31-33 Spear St.
Manchester M1 1DF
Soups: £2.85 - £3.25
Soup and a Sandwich: £6
This post was meant to be about Koffee Pot, but as they were closing when we arrived (2:45pm), we ducked across the road into Soup Kitchen instead.
Soup Kitchen is cool. You only have to see the neon initials in the windows, the arty magazines on the walls and the stripped-down communal tables to know that you have landed slap-dab in the middle of hipsterville. Luckily, the style does not dictate the food. Hearty soups and sandwiches (bread should come measured in slabs not slices) rub shoulders with vegetarian tarts and meaty stews. If you have ever become despondent whilst choking down a limp and lifeless supermarket (or, God forbid, newsagent) sandwich, then you need to turn in whatever direction will take you to the corner of Spear Street and Hilton Street and run there as fast as your under-nourished legs will carry you.
Although I usually review places alone, this time I was with an American friend, a New Yorker nonetheless, from Brooklyn. Soup Kitchen was, therefore, the perfect storm of style, substance, and low low prices, a combination that everyone can appreciate. Between the spicy, tomatoey, comforting mulligatawny, and the creamy-yet-flavourful leek and potato, I was hard-pressed to pick a favourite. My friend's hummous salad sandwich was declared "nothing special" (the hummous had little to set it aside from the supermarket kind) but was saved by the inches-thick slices of multi-grain bread, which made it worth eating. The poppy-seed whole-grain roll that came with my soup was also a delight: a stretchy crust and dense insides soaked plenty of soup up with each dip, resulting in a spotless bowl when it came time for me to deposit it on the tray rack for collection.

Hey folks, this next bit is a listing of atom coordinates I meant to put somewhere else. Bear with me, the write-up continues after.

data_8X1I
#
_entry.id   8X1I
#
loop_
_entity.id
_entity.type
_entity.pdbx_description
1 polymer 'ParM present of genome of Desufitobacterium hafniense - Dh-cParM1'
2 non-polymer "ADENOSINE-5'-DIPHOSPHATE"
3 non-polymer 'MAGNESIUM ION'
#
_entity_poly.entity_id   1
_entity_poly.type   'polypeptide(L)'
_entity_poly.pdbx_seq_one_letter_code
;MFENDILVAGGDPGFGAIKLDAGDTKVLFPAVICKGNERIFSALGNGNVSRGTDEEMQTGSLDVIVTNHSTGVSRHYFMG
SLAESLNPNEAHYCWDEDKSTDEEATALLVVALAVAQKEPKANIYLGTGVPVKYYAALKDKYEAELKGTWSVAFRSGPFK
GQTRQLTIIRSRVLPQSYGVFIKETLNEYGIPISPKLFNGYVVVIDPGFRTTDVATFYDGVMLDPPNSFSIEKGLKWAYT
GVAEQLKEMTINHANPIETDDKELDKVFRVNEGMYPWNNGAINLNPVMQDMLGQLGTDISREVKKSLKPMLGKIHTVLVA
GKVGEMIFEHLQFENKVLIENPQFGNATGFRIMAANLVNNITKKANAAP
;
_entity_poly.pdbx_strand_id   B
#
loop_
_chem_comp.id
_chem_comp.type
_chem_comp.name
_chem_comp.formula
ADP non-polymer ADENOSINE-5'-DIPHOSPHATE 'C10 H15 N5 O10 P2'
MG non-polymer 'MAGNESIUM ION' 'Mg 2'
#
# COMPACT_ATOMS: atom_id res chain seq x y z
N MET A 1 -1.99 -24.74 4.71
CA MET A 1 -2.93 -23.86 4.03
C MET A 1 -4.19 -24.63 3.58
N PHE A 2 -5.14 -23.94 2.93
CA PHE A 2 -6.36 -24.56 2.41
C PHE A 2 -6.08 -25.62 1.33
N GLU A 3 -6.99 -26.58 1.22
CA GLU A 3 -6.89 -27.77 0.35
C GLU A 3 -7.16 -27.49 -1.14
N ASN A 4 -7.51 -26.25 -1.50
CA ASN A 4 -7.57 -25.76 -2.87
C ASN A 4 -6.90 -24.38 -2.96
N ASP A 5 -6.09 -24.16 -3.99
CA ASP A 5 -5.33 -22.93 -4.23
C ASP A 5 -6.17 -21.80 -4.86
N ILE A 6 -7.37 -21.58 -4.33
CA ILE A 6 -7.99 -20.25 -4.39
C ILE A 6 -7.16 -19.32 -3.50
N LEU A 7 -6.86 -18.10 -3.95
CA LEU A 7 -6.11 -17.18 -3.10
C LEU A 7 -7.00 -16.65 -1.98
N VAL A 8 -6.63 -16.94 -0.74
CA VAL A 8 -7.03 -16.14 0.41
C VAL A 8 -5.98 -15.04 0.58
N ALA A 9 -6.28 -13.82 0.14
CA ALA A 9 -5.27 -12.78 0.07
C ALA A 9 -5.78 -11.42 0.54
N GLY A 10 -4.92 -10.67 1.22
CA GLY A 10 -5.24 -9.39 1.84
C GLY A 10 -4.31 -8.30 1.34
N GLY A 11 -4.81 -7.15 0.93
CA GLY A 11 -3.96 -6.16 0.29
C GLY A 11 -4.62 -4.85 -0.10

Since it opened, Soup Kitchen has provided Manchester's workers with a port in a storm. Reasonably-priced food and large portions in a place that feels like a friendly local even if many of its patrons wear skinny jeans, is not something often found in the heart of Manchester. Soup Kitchen remains the cool yet accessible friend you wish you'd had when you were younger, but this time it's up to you to make the first move.